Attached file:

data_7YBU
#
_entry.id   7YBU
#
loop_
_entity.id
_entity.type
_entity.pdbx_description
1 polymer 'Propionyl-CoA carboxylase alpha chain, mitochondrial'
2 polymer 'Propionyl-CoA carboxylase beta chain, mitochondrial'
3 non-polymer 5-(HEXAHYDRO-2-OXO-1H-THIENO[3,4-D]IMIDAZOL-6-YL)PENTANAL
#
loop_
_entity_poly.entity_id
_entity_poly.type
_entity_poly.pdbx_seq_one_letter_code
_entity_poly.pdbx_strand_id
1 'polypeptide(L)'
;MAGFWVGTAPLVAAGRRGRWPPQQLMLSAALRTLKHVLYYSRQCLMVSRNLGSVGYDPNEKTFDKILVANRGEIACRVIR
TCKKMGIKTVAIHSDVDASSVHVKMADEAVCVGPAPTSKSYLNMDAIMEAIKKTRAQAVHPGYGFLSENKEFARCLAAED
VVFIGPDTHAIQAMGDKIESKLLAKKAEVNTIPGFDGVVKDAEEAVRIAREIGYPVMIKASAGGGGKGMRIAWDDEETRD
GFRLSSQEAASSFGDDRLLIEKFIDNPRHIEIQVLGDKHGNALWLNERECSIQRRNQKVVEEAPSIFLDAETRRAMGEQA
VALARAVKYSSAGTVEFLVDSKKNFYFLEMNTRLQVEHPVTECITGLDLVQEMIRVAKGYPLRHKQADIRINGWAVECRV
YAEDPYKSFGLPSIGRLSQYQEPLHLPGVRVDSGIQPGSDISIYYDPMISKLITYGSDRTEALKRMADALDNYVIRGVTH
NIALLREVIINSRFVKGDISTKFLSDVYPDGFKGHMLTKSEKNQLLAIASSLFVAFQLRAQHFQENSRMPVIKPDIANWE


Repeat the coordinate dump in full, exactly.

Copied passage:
data_7YBU
#
_entry.id   7YBU
#
loop_
_entity.id
_entity.type
_entity.pdbx_description
1 polymer 'Propionyl-CoA carboxylase alpha chain, mitochondrial'
2 polymer 'Propionyl-CoA carboxylase beta chain, mitochondrial'
3 non-polymer 5-(HEXAHYDRO-2-OXO-1H-THIENO[3,4-D]IMIDAZOL-6-YL)PENTANAL
#
loop_
_entity_poly.entity_id
_entity_poly.type
_entity_poly.pdbx_seq_one_letter_code
_entity_poly.pdbx_strand_id
1 'polypeptide(L)'
;MAGFWVGTAPLVAAGRRGRWPPQQLMLSAALRTLKHVLYYSRQCLMVSRNLGSVGYDPNEKTFDKILVANRGEIACRVIR
TCKKMGIKTVAIHSDVDASSVHVKMADEAVCVGPAPTSKSYLNMDAIMEAIKKTRAQAVHPGYGFLSENKEFARCLAAED
VVFIGPDTHAIQAMGDKIESKLLAKKAEVNTIPGFDGVVKDAEEAVRIAREIGYPVMIKASAGGGGKGMRIAWDDEETRD
GFRLSSQEAASSFGDDRLLIEKFIDNPRHIEIQVLGDKHGNALWLNERECSIQRRNQKVVEEAPSIFLDAETRRAMGEQA
VALARAVKYSSAGTVEFLVDSKKNFYFLEMNTRLQVEHPVTECITGLDLVQEMIRVAKGYPLRHKQADIRINGWAVECRV
YAEDPYKSFGLPSIGRLSQYQEPLHLPGVRVDSGIQPGSDISIYYDPMISKLITYGSDRTEALKRMADALDNYVIRGVTH
NIALLREVIINSRFVKGDISTKFLSDVYPDGFKGHMLTKSEKNQLLAIASSLFVAFQLRAQHFQENSRMPVIKPDIANWE